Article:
post #65 of 73
Vero, I applaud your hardwork and enthusiasm, and I understand your contempt for people who bitch and complain about their lot in life while doing nothing to better it. However, there are nonetheless people who do fall through the cracks despite their best efforts, for whatever reason. Maybe they just had bad breaks. Or maybe they just lack the mental acuity and/or discipline to make something of thems. Whatever the case, a society can be judged by the way it treats its poor, and America can certainly afford to treat them better. I suspect, from your past statements, that you don't respect the opinions I and others have voiced on the forum on this subject, and that you think that we are rich, spoiled, weekend liberals. I can tell you that I'm not. In fact, I have a condition that has made my progress in my career somewhat more complicated than it otherwise might have been. But just because you and I have been able to achieve something in the face of adversity, doesn't mean that others can necessarily do so. Nor should we ask anyone to justify their right to live in a dignified manner, no matter what their merits may be.
post #66 of 73
LA Guy, Please understand that I do respect your opinions and those of others that disagree with me. I am just perhaps more aggressive with mine, since my impatience with the whining of "rich, spoiled, weekend liberals" is great. I hope that you do not take anything I have said personally. We are all just doing our part to sway opinion. And, with that, I declare my contribution to this thread complete. Thanks for listening, LGF
post #67 of 73
i'm straight...what did i miss?
post #68 of 73
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Why does this post always come up as new when no one has posted here since no one has posted in it since August???
Its a poll... Whenever anyone votes it pops up as a response even though noone adds an actual response. JJF
post #69 of 73
I am going to continue with the (months cold by now) highjack.... I have a personal perspective on the whole tax issue. I moved to the US from Israel about 9 months ago, after spending most of my life their (with a little in Germany, Jordan and India, by the way). although the security and political situation were important motivators, the single biggest reason for the move was taxes (and most of the taxes could be linked to the security situation). I think that I was a huge asset to the country, I served ina good unit in the military, and then contributed in the security forces for a period of time. I served in a pretty good unit in the reserves. I paid a huge amount of taxes, in the highest percentile. The companies I worked for provided work to large numbers of people. and this asset was lost to the country because they were choking me. to give you an example - I was amoung the top 5 performing sales managers in the 3rd biggest corporation in Israel. I would bring in annual sales in the tens of millions of dollars. In the end of the day, my annual take home salary was the equivelent of the cost of a honda accord. why? I paid about 62% or so in income tax. 18% in value added tax (basically sales tax). about a months salary in municipal tax. 2% of salary in mandatory medical insurance (which I had to subsidize with private health insurance). most imports of large ticket items had 200-300% import tax. so, a salary of $120K becomes 40 something pretty fast, and a 20K car becomes 60K pretty fast. I'm sorry, I do not agree with LA guy about taxes. some people chose fields where money is not the primary goal in life, and good for them. some people want to work and achieve more materially in the commercial world, and work harder and take more responsibility and challenges. they should be able to enjoy the fruit of their work.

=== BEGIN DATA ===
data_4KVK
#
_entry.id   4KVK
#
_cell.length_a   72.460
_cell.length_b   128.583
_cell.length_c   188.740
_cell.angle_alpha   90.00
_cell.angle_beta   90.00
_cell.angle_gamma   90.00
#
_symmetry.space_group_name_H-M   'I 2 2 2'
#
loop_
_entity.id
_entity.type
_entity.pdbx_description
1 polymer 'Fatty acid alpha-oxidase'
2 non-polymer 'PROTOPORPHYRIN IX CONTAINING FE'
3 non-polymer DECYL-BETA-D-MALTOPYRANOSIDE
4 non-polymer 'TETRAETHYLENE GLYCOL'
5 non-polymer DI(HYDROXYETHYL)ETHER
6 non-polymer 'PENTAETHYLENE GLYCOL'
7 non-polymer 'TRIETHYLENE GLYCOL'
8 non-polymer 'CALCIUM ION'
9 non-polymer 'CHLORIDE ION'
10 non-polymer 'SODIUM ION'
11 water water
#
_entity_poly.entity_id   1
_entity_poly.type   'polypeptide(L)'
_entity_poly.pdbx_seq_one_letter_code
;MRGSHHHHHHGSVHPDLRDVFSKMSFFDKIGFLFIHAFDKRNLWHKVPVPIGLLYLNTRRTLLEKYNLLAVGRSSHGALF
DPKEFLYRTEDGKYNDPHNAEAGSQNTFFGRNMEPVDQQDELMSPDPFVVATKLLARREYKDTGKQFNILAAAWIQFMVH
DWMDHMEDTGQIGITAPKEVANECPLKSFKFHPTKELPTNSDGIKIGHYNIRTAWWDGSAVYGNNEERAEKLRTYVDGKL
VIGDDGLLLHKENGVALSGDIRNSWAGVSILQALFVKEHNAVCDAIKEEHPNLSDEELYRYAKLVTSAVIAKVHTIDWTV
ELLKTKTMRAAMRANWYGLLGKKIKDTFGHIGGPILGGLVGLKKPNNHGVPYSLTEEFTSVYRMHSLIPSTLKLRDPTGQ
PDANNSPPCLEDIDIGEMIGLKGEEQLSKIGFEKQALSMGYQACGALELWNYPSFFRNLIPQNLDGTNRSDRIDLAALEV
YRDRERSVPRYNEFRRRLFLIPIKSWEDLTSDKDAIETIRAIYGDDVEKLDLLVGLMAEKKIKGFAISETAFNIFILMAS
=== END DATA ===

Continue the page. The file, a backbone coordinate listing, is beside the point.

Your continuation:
post #70 of 73
Eh - it seems to me that you were leaving Israel because they kept spending all your money on security. Your taxes were just the messengers and they should not be shot. I felt rather good about paying close to 44% of my income in taxes (around $1000 vas exempt)and suffering 24.5% VAT on most things back home because I knew the money were getting redistributed to those that had less. This system gave me excelent healthcare and good schooling, none of which I would have gotten if my parents had had to pay. They simply did not have the money and what little they had, they spent on the wrong things. So you could say, that I'm a product of the nordic model. I would NOT be in the place I am today without the welfare state. B
post #71 of 73
" would NOT be in the place I am today without the welfare state." that makes 2 of us, I if it weren't for the welfare state I would probrably have a nice house with an inground pool and a boxter.
post #72 of 73
I say live and let live when in comes to sexuality.....I have no problem with any one who practices their lifestyle with class and confidence....no matter what the lifestyle is
post #73 of 73
Well I guess we know what the flyover states think of us now.